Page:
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Wednesday round-up

The court’s decision Monday in Cooper v. Harris, in which the justices upheld a lower court’s ruling that North Carolina relied too heavily on race in drawing the boundaries of two congressional districts, continues to draw attention, including from this blog, where a symposium on the court’s racial-gerrymandering cases this term has just concluded. In The Economist, Steven Mazie reports that the “rare coalition of the Supreme Court’s four liberals with Clarence Thomas, the most conservative justice, is less surprising than it appears,” because “Justice Thomas consistently votes against official consideration of race, no matter the political fallout.” At PrawfsBlawg, Roderick Hills offers “kudos to Thomas for sticking to his color-blind guns” and “rejecting the temptation of abandoning his principles for short-term partisan advantage.” At Modern Democracy, Michael Parsons calls the decision “a mixed bag,” explaining that it offers a “[g]ood short-term result and good clarification of the law on ‘race-as-a-proxy-for-politics,’” but “bad dicta on partisan advantage and bad signaling for future partisan gerrymandering cases based on Kennedy’s place among the dissenters.” At Slate, Mark Joseph Stern maintains that Monday’s decision “will not singlehandedly fix the problem of gerrymandering in America,” because as “long as partisan gerrymandering remains legal, legislators will continue to draw districts that disfavor the opposing party, entrenching their own power for years.” At Empirical SCOTUS, Adam Feldman offers linguistic statistics from the opinion and the oral argument.

In Water Splash v. Menon, the court ruled on Monday that the Hague Service Convention, which governs service of process across international boundaries, permits service of process by mail. Charlotte Garden has this blog’s opinion analysis. At Letters Blogatory, Ted Folkman looks at the decision, noting that the opinion puts the state and federal courts in the United States “on the same page with the Special Commission of the Hague Conference, the US State Department, most if not all foreign courts, and more or less all writers on the subject.” At Conflict of, Charles Kotuby concludes that the court’s “permissive reading serves to increase the practical utility of the Convention around the world.” Linguistic statistics from the opinion and the oral argument can be found at Empirical SCOTUS.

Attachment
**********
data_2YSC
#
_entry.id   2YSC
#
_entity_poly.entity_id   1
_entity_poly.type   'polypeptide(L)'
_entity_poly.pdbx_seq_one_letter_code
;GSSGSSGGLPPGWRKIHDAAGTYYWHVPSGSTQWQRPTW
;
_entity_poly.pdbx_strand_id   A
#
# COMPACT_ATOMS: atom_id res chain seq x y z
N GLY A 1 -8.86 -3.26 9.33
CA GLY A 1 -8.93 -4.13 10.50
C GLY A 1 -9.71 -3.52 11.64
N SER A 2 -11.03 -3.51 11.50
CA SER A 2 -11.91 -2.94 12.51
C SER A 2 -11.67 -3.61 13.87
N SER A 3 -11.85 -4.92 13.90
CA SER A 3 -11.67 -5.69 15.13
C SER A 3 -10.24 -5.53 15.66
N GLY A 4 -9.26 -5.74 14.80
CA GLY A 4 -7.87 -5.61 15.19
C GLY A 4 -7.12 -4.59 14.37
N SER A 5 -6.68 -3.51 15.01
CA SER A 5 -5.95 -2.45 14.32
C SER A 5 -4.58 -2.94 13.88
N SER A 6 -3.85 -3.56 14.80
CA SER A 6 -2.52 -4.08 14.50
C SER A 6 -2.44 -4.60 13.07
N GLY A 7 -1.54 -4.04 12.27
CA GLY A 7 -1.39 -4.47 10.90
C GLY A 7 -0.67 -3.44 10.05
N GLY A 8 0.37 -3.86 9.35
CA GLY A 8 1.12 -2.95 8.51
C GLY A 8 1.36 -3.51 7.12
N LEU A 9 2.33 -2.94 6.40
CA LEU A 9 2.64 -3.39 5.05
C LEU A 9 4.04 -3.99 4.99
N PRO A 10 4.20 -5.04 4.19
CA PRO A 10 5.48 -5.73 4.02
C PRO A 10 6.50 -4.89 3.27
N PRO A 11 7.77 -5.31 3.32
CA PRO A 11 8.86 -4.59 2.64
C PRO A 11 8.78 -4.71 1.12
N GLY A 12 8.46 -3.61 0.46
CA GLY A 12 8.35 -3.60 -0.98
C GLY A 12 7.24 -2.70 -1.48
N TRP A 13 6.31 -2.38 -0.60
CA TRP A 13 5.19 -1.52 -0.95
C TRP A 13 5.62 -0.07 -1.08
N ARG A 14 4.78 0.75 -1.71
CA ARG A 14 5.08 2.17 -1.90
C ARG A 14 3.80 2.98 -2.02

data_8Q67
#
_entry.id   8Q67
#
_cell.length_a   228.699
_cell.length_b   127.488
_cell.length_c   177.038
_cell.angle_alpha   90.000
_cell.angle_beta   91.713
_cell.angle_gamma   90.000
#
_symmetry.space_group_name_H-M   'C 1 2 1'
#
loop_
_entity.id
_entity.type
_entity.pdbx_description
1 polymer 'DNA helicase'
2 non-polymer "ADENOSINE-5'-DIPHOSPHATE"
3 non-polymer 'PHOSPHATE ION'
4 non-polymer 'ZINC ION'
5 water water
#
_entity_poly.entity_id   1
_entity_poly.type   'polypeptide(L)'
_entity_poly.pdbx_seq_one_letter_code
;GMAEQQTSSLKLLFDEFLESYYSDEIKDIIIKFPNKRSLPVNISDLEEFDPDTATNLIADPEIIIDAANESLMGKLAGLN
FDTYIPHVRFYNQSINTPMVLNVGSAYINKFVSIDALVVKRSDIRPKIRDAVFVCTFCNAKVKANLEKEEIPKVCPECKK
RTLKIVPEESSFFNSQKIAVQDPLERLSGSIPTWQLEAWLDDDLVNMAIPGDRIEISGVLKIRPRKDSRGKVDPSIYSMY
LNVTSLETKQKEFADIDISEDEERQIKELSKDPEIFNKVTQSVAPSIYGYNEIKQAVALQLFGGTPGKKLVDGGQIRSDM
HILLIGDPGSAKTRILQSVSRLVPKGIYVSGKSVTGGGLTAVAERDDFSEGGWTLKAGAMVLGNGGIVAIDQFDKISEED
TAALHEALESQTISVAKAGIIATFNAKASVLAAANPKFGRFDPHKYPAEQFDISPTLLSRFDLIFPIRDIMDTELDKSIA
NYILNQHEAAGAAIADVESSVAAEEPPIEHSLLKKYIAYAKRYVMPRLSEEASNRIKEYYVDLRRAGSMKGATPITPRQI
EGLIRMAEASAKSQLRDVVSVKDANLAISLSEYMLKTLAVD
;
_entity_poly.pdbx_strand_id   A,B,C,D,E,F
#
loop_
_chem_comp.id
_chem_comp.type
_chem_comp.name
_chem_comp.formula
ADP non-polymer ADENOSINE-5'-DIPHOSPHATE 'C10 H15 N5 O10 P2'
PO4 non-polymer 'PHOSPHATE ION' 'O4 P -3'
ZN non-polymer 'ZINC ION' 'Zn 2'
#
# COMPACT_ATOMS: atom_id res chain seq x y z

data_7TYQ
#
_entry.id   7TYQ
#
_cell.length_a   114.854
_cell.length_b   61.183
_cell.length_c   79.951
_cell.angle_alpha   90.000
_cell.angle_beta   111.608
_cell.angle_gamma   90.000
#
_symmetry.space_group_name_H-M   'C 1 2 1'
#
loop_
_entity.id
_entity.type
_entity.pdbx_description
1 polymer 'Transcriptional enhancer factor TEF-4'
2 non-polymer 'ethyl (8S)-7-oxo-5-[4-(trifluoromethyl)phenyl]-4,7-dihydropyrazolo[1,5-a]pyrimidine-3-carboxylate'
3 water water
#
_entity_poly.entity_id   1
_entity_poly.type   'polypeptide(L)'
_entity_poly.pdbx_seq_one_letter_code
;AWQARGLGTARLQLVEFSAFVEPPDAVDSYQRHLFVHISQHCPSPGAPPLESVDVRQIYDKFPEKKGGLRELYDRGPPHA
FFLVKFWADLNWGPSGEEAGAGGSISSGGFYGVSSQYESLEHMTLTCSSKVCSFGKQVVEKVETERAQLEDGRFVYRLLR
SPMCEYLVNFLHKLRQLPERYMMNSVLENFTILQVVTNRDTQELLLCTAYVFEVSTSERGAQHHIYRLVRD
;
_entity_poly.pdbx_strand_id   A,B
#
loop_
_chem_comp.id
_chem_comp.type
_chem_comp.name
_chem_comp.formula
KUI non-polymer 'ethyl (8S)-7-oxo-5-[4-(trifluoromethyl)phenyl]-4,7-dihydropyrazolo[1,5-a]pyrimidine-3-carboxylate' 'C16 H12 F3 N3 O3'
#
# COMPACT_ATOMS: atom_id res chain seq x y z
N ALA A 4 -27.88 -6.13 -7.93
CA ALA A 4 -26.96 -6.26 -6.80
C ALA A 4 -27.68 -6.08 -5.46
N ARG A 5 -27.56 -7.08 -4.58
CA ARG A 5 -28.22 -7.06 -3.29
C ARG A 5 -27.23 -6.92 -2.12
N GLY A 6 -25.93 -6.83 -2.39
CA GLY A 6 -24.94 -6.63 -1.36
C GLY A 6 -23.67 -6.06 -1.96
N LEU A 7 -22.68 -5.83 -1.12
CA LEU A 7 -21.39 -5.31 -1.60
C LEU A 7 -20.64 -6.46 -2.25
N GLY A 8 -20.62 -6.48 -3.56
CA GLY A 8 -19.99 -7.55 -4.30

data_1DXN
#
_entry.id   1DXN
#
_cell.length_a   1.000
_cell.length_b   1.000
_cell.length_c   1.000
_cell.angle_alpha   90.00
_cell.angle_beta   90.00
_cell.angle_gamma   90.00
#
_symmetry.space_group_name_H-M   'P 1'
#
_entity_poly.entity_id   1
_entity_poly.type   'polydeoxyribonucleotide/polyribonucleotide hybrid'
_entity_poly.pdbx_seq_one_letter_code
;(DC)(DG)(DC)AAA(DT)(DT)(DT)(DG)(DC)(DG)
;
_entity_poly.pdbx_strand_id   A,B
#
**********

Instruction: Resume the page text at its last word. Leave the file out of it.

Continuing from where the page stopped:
Monday’s third opinion was in TC Heartland LLC v. Kraft Foods Group Brands LLC, in which the court held that in the patent venue statute, residence refers only to a defendant’s state of incorporation, limiting the locations in which patent cases can be filed. Ronald Mann analyzes the opinion for this blog. At the Cato Institute’s Cato at Liberty blog, Walter Olson observes that the decision “is likely to stand as a landmark win for defendants in patent litigation – and, on a practical level, for fairer ground rules in procedure.”


  • At the Brennan Center for Justice, Ciara Torres-Spelliscy discusses Chief Justice John Roberts’ opinion for the court this term in Buck v. Davis, in which the court lifted the death sentence of a Texas inmate whose defense expert had testified during sentencing that the defendant was more likely to be violent in the future because he is black, noting that “the Roberts of 2017 in Buck seems to have a keener appreciation of racism than the Roberts of four years earlier in Shelby County” and wondering “whether the 2016 election and its thinly-veiled racism challenged him to re-evaluate his views on the prevalence of American tolerance.”
  • A Washington Legal Foundation video features a discussion of the cert petition in appointments clause case Gordon v. Consumer Financial Protection Bureau; at the Foundation’s Legal Pulse blog, Richard Samp argues that the court should rectify the CFPB’s “end-run around Article II limitations on the President’s authority to appoint federal officers without the Senate’s approval.”

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Recommended Citation: Edith Roberts, Wednesday round-up, SCOTUSblog (May. 24, 2017, 7:35 AM),